Consequences of neuron-specific NF κB modulation on the ou | 49017

Journal of Neurology & Neurophysiology

ISSN - 2155-9562

Consequences of neuron-specific NF κB modulation on the outcome of traumatic brain injury

2nd International Conference on Central Nervous System Disorders & Therapeutics

December 05-07, 2016 Dubai, UAE

Melanie Tepper

Institute of Physiological Chemistry, Ulm University, Germany

Posters & Accepted Abstracts: J Neurol Neurophysiol

Abstract :

The outcome of traumatic brain injury (TBI) greatly depends on the extent of secondary pathologies. This posttraumatic phase is characterized by diverse cellular events including neuroinflammation, apoptosis and necrosis as well as counteracting regeneration and remodeling processes. IKK/NF ?ºB signaling is a key player in the regulation of inflammation, immune responses, cell survival and neuronal differentiation and is known to get activated in different cell types of the CNS upon TBI. However, the cell-type-specific functions of NF ?ºB remain unclear. We therefore conducted a systematic approach to analyze whether IKK/NF ?ºB signaling has either beneficial or detrimental effects on the outcome of TBI depending on the cell type. For this purpose, we used an experimental model of closed head injury in combination with either loss-of-function or gainof- function mice allowing conditional inhibition or activation of NF ?ºB in principal forebrain neurons. Outcome parameters consisted of in vivo neurological scoring as well as post mortem investigation of inflammatory, apoptotic and synaptic markers. We provide evidence that repression of IKK/NF ?ºB signaling in neurons increases the acute posttraumatic mortality rate and worsens the neurological outcome of survivors at various time points post TBI. Interestingly, IKK2 DNCamk2a mice are more prone for hematoma formation and show increased neuroinflammation, reactive astrogliosis and alterations in gene expression. These findings suggest that neuronal NF ?ºB inhibition plays a detrimental role for the outcome of TBI. Currently we investigate whether enhancing neuronal NF ?ºB activation can reduce these harmful effects of secondary TBI pathogenesis. This study is supported by the German Research Foundation (SFB 1149/A03).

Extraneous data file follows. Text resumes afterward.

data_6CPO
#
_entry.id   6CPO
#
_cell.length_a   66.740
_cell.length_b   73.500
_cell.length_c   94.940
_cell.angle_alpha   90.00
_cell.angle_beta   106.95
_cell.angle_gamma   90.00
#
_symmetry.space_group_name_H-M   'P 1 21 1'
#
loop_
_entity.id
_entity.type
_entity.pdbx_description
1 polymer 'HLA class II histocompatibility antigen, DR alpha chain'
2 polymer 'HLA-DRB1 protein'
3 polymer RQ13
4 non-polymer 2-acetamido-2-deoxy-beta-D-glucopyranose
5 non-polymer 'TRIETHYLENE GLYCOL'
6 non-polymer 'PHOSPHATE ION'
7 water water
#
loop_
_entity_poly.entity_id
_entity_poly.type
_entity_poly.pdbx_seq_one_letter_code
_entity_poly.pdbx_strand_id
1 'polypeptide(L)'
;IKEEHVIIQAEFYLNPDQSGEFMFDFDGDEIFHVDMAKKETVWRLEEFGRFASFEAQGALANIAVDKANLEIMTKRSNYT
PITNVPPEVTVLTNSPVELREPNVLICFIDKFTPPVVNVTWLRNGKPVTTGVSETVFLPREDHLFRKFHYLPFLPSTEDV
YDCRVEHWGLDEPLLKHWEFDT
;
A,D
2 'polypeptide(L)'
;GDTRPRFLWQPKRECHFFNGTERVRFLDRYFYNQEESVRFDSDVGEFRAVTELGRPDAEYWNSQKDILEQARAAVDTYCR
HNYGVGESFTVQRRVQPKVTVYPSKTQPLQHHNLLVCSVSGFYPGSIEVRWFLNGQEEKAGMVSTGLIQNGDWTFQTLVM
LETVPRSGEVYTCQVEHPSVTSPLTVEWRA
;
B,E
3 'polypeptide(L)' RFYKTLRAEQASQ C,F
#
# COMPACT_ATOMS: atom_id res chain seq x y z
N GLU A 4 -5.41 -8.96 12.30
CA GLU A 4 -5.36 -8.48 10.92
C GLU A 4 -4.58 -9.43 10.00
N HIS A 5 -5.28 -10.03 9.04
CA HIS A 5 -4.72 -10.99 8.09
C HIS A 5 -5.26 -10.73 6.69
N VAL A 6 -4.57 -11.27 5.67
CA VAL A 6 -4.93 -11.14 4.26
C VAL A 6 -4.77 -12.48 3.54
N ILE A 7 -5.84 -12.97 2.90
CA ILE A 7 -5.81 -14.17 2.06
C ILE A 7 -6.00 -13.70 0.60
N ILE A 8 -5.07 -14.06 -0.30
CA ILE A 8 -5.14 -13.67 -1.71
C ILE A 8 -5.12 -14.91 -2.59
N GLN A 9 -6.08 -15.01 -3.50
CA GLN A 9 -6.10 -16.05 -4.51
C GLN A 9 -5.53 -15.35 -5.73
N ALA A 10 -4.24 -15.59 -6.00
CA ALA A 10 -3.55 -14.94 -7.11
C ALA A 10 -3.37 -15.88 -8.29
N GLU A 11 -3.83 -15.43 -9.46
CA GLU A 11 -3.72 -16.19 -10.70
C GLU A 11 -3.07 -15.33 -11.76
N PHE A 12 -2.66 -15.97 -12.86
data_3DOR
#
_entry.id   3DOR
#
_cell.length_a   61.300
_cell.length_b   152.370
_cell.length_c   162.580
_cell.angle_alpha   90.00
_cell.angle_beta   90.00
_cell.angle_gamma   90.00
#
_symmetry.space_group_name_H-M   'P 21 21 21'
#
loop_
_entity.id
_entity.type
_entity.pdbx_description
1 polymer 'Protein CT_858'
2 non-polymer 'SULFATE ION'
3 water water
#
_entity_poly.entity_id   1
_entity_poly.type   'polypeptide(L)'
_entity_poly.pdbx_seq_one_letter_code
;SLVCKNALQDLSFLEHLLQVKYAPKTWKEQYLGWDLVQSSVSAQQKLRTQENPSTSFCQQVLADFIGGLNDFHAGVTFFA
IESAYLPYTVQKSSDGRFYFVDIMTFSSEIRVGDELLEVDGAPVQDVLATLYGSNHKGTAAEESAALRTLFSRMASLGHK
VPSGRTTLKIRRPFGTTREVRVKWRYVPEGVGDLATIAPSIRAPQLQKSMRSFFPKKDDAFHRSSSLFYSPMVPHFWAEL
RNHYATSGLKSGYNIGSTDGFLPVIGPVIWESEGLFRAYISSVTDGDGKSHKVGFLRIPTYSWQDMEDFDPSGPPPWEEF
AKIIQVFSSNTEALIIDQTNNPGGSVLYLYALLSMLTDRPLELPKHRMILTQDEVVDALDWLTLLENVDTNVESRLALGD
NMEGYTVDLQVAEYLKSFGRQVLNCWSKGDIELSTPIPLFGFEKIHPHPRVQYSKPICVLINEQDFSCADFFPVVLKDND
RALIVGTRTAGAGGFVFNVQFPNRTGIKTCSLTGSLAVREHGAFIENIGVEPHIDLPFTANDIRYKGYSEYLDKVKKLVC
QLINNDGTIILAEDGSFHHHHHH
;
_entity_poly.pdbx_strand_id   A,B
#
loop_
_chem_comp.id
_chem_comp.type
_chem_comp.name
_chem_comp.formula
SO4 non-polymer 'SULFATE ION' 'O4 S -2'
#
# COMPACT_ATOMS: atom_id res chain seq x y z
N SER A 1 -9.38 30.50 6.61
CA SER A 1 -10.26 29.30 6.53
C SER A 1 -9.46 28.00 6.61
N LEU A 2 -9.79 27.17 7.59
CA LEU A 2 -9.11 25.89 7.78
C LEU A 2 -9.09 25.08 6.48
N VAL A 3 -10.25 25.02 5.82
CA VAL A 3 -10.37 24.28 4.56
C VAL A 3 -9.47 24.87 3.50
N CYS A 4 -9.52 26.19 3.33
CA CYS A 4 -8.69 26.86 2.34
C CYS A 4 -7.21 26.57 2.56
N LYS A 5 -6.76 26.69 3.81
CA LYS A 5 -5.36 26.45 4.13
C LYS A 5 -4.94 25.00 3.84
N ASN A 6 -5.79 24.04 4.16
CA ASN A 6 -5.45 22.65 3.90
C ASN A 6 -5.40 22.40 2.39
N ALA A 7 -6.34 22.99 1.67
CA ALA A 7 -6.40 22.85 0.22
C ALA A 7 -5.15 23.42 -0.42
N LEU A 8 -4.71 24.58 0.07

Biography :

Melanie Tepper has completed her Bachelor studies in Molecular Biotechnology at the University of Heidelberg, Germany. Afterwards she had the chance to study one year at the San Francisco State University, CA, USA as a Fulbright student in Cell and Molecular Biology and finished her Master Studies in Molecular Medicine at Ulm University, Germany. She is currently in her 3rd year as a PhD student from the International Graduate School Ulm in the group of Prof. Dr. Thomas Wirth and Dr. Bernd Baumann.